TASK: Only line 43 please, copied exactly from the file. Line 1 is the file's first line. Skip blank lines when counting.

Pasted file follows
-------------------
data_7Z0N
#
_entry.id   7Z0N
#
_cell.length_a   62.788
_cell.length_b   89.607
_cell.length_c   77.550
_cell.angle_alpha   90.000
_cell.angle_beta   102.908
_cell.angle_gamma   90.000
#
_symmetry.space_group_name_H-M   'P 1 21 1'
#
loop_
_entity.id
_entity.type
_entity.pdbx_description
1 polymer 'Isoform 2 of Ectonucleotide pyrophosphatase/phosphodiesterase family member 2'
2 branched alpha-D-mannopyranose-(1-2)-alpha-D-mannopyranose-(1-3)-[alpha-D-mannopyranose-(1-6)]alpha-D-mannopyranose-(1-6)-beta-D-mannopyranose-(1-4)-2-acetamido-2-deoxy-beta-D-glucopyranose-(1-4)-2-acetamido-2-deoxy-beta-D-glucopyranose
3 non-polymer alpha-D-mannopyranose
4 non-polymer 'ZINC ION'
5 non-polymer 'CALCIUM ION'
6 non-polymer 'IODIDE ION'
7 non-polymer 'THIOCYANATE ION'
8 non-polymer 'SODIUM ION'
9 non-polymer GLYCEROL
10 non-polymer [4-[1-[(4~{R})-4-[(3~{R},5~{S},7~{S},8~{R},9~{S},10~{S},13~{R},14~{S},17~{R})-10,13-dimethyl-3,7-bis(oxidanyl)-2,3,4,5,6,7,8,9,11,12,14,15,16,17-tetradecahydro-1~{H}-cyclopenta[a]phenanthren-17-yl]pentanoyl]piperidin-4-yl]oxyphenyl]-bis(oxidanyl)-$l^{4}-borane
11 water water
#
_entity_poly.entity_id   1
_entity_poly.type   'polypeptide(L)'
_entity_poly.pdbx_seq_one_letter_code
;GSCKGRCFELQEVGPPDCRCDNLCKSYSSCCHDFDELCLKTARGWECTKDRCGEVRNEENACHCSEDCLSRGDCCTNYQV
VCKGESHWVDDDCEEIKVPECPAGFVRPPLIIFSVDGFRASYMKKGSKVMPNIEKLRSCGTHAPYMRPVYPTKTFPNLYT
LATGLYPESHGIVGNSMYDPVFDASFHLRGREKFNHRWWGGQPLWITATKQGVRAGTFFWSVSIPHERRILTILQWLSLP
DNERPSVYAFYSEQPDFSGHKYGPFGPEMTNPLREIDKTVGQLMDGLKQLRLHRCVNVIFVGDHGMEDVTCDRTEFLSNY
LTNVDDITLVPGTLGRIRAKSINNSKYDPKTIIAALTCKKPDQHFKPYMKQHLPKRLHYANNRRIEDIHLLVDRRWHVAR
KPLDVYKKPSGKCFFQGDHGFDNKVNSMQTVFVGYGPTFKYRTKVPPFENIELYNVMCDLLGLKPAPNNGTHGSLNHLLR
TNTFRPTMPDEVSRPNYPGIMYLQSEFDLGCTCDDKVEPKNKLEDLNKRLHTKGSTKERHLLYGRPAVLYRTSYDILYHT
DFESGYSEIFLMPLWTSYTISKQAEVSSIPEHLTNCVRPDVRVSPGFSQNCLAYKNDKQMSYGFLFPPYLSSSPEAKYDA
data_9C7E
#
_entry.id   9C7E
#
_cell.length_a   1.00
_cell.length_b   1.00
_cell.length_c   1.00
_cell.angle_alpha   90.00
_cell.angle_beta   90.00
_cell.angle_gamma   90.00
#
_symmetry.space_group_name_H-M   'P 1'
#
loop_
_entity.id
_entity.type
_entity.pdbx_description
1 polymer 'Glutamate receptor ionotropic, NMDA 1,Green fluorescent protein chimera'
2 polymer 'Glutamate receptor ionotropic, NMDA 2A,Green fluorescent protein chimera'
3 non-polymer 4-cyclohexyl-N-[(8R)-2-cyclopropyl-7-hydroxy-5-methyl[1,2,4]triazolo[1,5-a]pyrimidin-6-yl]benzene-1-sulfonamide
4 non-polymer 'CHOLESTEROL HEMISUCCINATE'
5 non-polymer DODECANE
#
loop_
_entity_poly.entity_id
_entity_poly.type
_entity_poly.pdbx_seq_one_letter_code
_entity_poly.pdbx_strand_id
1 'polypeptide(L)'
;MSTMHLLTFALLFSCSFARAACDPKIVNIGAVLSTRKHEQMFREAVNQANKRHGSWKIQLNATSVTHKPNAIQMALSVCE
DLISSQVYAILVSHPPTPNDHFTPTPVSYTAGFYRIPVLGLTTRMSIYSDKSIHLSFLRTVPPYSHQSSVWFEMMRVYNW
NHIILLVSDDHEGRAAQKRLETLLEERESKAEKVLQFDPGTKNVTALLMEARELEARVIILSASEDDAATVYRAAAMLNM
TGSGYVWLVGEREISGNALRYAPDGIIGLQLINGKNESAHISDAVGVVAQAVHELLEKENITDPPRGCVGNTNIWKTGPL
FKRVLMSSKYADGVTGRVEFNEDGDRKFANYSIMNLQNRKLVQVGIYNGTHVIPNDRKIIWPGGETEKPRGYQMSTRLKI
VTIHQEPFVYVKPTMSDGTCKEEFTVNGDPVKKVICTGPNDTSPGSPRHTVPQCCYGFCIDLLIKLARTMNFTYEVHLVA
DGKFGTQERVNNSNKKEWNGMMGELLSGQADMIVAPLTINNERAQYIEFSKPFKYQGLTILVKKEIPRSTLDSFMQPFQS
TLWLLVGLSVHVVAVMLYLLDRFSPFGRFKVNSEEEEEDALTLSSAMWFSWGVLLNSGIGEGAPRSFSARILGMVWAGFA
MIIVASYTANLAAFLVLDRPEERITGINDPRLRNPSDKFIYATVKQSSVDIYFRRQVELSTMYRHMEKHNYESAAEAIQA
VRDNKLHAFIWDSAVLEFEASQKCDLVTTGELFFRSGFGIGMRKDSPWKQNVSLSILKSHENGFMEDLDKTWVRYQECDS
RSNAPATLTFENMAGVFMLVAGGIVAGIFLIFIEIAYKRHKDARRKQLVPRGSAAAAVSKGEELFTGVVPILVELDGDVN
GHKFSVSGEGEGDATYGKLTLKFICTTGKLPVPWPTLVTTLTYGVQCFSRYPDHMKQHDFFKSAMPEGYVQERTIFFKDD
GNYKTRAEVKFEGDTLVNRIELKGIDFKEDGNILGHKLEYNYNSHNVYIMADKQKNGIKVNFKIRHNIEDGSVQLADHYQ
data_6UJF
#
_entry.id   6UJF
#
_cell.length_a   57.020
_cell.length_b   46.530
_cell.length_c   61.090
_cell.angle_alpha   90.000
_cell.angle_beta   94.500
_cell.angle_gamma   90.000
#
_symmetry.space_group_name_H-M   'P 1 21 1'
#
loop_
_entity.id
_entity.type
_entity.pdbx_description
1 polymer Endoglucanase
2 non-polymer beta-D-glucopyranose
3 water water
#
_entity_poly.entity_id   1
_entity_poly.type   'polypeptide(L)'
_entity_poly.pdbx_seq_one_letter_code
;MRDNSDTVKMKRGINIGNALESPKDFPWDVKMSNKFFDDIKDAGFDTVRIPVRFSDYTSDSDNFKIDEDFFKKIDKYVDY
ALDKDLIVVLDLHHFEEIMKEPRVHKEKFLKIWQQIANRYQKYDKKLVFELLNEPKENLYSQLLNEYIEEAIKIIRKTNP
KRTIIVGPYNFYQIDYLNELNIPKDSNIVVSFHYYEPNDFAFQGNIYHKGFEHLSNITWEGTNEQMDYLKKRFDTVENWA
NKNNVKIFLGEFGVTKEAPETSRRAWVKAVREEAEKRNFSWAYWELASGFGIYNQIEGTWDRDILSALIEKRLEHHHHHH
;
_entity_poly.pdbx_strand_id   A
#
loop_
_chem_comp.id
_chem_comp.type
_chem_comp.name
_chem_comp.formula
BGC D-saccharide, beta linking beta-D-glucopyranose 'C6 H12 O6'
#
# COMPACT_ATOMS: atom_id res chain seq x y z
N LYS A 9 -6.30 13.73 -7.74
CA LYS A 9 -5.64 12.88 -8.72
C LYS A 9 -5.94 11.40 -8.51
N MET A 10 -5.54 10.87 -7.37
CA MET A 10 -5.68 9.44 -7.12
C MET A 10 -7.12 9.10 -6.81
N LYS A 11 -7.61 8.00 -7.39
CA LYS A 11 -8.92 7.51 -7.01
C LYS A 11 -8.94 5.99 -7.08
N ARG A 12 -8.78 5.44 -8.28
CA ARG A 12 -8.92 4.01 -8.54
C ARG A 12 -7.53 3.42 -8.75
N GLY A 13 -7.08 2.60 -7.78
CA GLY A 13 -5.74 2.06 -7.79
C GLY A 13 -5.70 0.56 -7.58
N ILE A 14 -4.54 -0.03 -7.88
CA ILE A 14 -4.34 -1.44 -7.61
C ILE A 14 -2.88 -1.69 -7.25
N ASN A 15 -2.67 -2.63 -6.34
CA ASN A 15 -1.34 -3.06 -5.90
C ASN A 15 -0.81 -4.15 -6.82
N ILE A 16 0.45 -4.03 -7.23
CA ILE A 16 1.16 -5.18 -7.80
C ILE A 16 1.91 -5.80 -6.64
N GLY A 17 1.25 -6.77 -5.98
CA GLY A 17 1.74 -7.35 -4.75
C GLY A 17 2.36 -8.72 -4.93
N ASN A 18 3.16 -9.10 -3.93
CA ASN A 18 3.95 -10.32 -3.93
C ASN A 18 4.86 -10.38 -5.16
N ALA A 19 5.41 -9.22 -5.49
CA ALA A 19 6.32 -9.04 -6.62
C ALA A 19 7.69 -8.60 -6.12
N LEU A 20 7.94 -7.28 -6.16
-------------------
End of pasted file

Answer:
_entry.id   9C7E